Forgetfulness is one of the most common causes of non-adherence, which is why setting reminders can be the best way for many patients to adhere to their treatment plan. Take your medication at the same time as something that’s already part of your daily routine, such as brushing your teeth or going to bed. This can help you take your meds at the same time every day and establish a routine that's easy to follow. Set an alarm to keep yourself on track, or try another helpful tool, such as a pocket pill box that vibrates, a watch with reminder alerts or a voice alarm. There are also many apps that can help you manage your medication with your smartphone or tablet (see box below). Many of these apps are multifunctional, allowing you to create alarms for multiple medications, research drug interactions, keep track of refills and more.

Organize your pills

Weekly pill organizers are an effective way to keep track of your medications. Organizers come in different sizes and are especially helpful when you have multiple pills. Make sure you understand how to store your medications properly, as some drugs may have strict storage requirements, such as remaining in their original containers, being kept in the refrigerator or stored away from moisture.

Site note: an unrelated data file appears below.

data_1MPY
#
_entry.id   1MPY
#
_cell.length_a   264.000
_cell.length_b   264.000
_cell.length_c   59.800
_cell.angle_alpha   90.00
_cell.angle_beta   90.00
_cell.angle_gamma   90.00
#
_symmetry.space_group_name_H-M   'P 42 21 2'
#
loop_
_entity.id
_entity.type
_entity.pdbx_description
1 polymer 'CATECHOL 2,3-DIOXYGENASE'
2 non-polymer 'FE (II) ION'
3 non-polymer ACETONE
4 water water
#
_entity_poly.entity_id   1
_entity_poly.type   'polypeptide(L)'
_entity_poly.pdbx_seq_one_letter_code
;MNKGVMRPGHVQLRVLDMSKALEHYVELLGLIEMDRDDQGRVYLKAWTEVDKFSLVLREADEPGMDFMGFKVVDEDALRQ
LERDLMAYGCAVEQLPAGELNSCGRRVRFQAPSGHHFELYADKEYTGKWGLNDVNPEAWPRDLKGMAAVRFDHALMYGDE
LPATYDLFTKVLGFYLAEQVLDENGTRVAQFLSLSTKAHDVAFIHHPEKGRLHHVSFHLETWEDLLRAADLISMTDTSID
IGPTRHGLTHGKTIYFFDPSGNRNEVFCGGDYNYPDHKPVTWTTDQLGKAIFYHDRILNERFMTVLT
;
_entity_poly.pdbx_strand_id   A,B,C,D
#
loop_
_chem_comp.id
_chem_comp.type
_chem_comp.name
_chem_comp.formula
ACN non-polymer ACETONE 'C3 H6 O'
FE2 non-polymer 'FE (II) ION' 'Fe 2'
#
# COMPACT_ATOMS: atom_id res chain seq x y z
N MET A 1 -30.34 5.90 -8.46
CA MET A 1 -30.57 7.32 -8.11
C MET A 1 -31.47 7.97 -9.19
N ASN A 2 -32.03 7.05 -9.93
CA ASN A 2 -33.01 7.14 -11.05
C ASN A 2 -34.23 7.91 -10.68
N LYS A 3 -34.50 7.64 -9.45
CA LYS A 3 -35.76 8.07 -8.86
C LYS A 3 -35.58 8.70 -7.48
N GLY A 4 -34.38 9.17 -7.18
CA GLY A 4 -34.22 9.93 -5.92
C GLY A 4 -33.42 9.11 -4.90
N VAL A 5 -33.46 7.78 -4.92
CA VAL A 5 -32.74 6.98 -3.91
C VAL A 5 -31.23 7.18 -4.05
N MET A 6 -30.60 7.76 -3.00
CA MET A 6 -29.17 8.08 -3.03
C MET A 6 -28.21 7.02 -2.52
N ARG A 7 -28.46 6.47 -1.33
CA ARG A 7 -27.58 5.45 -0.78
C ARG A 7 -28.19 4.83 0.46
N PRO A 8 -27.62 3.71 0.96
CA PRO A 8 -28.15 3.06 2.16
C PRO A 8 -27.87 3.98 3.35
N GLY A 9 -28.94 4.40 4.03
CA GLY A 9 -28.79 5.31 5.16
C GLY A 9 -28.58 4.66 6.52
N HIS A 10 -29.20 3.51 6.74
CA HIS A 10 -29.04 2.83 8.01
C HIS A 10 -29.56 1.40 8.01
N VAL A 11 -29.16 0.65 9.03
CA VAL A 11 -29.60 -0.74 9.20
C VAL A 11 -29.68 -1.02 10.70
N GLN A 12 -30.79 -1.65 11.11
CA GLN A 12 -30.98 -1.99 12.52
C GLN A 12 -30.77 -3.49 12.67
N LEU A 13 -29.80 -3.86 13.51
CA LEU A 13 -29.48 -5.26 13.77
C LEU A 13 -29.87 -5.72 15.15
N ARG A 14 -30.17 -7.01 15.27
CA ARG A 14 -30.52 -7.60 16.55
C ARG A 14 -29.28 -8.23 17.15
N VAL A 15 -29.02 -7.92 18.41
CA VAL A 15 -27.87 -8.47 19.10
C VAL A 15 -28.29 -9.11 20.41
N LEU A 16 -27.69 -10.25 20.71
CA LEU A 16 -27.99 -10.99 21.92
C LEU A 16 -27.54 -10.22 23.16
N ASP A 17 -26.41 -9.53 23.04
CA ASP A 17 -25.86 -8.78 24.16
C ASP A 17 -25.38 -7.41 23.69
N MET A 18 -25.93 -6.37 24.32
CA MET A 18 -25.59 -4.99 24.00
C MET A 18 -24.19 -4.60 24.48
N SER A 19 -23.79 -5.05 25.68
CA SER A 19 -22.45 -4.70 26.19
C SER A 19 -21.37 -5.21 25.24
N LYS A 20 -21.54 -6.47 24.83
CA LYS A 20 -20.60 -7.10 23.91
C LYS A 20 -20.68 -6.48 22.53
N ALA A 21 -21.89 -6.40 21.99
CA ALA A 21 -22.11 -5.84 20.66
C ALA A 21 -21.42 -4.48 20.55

Plan ahead for refills

Planning is necessary to make sure you always have your medication when necessary. When you fill each prescription, check the bottle for the number of remaining refills. Call your doctor for a new prescription when one refill is left, or sign up for automatic refills through your pharmacy. If you plan to travel, count your pills to make sure you have enough medication while you’re away and in case you have unexpected travel delays. It’s best to take your medications in their original containers, and when flying, keep them with you in your carry-on luggage. Be sure to take your list of medications with you in case you need to refill a prescription while away.

Smartphone app medication reminders

  • Dosecast – Medication Reminder / free (Android, iOS)
  • Medication Guide / free (Android, iOS)
  • MedCoach Medication Reminder / free (Android, iOS)
  • Med Helper Pill Reminder / free (Android, iOS)
  • MediSafe Meds & Pill Reminder / free (Android, iOS)
  • Pill Monitor Free – Medication Reminders and Logs / free (iOS)
  • Pill Reminder AnyTimer / free (Android)
  • Pill Reminder by / free (iOS)
  • PocketNurse / free (Android)
  • RXmindMe Prescription / free (iOS)
Visit the App Store on iTunes (iPhone, iPod, iPad) or the Google Play  Store on Android devices to find more complete information on these and  other medication reminders. (Use “medication reminder” as your search term).

Talk with family and friends